Ruta de Los Santos
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South of San José lies a little-touristed region of hidden valleys perfect for a full-day drive along the scenic Route of the Saints, so called because most of the villages are named after saints.
These saintly villages can also be accessed by driving south from Cartago along the Pan-American Highway (Highway 2) and turning west at Enpalme or Cañón. The region was badly affected by torrential rains in November 2010, when many roads were washed out.
San José to San Gabriel
From San José’s southern suburb of Desamparados, Highway 209 climbs into the Fila de Bustamante mountains via Aserrí, a pretty hillside town famed for its handsome church and for La Piedra de Aserrí—a massive boulder with a cave at its base that was once inhabited, apparently, by a witch. The gradient increases markedly to the crest of the mountains just north of Tarbaca. En route you gain a breathtaking view of Volcán Irazú.
Three kilometers south of Tarbaca is a Y-junction. The road to the right (Hwy. 209) drops westward to San Ignacio de Acosta, a charming little town nestled on a hillside. You can see its whitewashed houses for miles around. The sun sets dramatically on its steep west-facing slopes. For a wildly scenic drive, continue west from Acosta to the Balneario Valle Encantado (tel. 506/2410-0002, 8 a.m.–5 p.m. Fri.–Sun.), with swimming pools fed by hot springs.
Beyond, the unpaved road switchbacks to Tabarcia (not to be confused with Tarbaca). Turn right in Tabarcia and you will climb to Highway 239, which runs along the ridge of the Cerros Escazú mountains; turn right to return to San José via Colón and Santa Ana.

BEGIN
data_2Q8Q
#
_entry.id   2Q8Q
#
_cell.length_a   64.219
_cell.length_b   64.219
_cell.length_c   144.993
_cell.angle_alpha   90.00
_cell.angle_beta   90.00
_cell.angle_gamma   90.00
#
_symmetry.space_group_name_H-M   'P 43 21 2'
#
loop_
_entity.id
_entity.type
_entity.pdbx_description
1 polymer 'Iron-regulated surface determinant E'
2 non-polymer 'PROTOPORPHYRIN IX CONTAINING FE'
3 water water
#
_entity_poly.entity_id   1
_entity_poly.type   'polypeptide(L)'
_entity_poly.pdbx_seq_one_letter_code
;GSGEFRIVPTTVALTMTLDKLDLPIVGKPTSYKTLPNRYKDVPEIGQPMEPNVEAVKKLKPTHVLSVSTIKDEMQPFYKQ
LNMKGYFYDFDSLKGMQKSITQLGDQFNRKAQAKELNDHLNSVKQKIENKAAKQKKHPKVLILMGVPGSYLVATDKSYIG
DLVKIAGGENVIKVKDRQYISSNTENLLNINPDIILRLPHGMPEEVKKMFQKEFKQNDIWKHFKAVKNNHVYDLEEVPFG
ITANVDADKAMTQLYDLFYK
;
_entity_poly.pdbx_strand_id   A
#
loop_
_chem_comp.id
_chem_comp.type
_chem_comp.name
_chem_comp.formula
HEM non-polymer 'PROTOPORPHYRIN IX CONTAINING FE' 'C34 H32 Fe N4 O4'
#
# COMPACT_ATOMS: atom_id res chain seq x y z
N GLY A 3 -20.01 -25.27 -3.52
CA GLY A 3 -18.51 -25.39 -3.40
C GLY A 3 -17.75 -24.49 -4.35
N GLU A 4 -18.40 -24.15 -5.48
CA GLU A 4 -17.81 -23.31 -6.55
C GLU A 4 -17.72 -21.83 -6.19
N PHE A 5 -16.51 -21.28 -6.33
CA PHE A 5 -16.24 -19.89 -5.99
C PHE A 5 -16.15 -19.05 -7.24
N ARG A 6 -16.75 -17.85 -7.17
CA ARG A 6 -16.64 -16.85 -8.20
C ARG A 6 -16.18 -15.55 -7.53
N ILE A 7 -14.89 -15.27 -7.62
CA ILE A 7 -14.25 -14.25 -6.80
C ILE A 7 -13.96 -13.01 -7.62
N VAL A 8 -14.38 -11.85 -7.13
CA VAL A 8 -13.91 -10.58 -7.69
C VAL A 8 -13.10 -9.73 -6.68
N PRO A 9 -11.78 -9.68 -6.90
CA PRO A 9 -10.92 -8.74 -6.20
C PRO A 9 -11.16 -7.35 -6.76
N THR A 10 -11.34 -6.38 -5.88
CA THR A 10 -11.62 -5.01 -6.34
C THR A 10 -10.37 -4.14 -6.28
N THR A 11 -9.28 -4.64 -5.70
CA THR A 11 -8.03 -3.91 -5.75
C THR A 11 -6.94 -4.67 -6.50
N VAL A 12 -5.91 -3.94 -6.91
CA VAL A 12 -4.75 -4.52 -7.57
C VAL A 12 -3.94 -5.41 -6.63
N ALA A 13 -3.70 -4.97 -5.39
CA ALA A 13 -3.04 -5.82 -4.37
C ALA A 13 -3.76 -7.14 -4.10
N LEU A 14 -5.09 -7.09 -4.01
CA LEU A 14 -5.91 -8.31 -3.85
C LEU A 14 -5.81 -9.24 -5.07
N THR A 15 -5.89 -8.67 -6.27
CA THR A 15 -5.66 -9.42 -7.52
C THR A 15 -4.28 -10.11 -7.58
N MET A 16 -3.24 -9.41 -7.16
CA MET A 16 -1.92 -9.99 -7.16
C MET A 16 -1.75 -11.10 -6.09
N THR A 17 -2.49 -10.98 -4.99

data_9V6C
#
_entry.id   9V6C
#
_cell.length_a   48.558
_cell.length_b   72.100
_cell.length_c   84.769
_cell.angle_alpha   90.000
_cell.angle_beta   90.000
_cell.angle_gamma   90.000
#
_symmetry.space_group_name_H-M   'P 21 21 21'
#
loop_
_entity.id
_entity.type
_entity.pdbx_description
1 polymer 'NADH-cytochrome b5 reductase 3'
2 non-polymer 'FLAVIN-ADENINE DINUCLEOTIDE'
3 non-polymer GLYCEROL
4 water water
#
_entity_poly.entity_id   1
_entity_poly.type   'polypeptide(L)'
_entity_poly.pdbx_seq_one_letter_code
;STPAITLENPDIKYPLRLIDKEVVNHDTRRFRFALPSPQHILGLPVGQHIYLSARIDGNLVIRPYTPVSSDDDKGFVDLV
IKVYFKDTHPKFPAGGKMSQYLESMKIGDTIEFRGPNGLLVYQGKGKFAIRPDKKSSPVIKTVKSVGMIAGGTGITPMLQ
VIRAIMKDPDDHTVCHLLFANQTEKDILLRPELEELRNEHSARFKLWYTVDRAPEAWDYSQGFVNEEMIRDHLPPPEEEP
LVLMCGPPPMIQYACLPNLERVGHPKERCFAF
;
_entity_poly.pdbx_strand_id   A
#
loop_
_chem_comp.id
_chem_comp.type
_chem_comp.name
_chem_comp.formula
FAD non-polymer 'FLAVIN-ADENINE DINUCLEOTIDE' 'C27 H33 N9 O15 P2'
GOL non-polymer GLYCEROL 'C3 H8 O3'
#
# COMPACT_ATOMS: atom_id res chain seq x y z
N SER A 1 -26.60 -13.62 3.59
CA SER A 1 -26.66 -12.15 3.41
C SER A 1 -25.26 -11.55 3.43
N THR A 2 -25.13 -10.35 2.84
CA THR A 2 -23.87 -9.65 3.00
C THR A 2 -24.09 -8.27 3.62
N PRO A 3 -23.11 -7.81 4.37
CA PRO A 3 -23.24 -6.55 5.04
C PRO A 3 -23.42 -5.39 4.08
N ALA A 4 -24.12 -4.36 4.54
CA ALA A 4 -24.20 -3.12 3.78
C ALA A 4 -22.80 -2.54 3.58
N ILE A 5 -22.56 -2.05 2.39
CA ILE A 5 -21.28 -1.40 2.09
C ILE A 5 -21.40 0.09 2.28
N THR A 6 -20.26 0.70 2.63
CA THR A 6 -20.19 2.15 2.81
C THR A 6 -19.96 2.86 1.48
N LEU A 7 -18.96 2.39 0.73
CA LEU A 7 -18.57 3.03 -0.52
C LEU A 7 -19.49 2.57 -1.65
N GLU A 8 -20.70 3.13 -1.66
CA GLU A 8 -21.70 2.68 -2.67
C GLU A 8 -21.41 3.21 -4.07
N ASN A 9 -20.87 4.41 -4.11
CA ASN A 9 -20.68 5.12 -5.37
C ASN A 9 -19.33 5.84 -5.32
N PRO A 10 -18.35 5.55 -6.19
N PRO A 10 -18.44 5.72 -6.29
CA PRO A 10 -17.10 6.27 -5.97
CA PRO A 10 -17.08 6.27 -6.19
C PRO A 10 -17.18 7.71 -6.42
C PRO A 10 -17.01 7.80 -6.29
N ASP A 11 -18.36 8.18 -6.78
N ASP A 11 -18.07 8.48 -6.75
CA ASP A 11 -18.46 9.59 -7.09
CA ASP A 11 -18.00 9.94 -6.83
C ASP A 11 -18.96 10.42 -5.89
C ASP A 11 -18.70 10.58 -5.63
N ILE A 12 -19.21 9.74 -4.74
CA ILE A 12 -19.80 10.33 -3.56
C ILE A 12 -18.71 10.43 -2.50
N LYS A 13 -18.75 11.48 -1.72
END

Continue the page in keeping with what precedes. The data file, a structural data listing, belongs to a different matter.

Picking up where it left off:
The road to the left (Hwy. 222) at the Y-junction south of Tarbaca drops to San Gabriel, gateway to the Route of the Saints proper.
The Costa Rican Association of Community-Based Rural Tourism (ACTUAR, tel. 506/2248-9470, www.actuarcostarica.com) arranges accommodation at Nacientes Palmichal (tel. 506/2418-4328, www.nacientespalmichal.com), at Palmichal de Acosta, between San Ignacio and Tabarcia. This delightful alpine lodge has eight rooms with private bathrooms; musicians perform after dinner.
San Gabriel to Santa María de Dota
Highway 222 leads southeast from San Gabriel, dropping and rising via Frailes to San Cristóbal Sur, a market town better known to Ticos for La Lucha Sin Fin (The Endless Struggle), the finca of former president and national hero Don “Pepe” Figueres, who led the 1948 revolution from here, two kilometers east of San Cristóbal. There’s a museum in the high school (Sat.–Sun., free) on the main road in San Cristóbal Sur.
East of La Lucha, the road clambers precipitously through pine forests three kilometers to the Pan-American Highway. Instead, turn south from San Cristóbal and follow a scenic route via San Pablo de León Cortes to San Marcos de Tarrazú, dramatically situated over coffee fields and dominated by a handsome white church with a domed roof. You can visit the local coffee mill, Beneficio Coopetarrazú (tel. 506/2546-6098, www.cafetarrazu.com) by prior arrangement.
From San Marcos, the main road climbs southeast to Santa María de Dota, a tranquil village whose main plaza has a small but dramatic granite monument—the Monumento Liberación Nacional—honoring those who died in the 1948 revolution. This is a major coffee-producing area; indigenous people from as far away as Boca del Toro, in Panamá, provide the field labor.
You can visit the Beneficio Coopedota (tel. 506/2541-2828, www.dotacoffee.com, 9 a.m.–5 p.m. Mon.–Fri.), which handles the beans for 700 local producers and accepts visitors by reservation, in season; the visit includes a plantation tour, video, and tasting ($10). PK’s Internet (tel. 506/2541-1900, 7 a.m.–9 p.m. Mon.–Sat.) is next to the police station. The Red Cross (tel. 506/2541-2121) is one block north.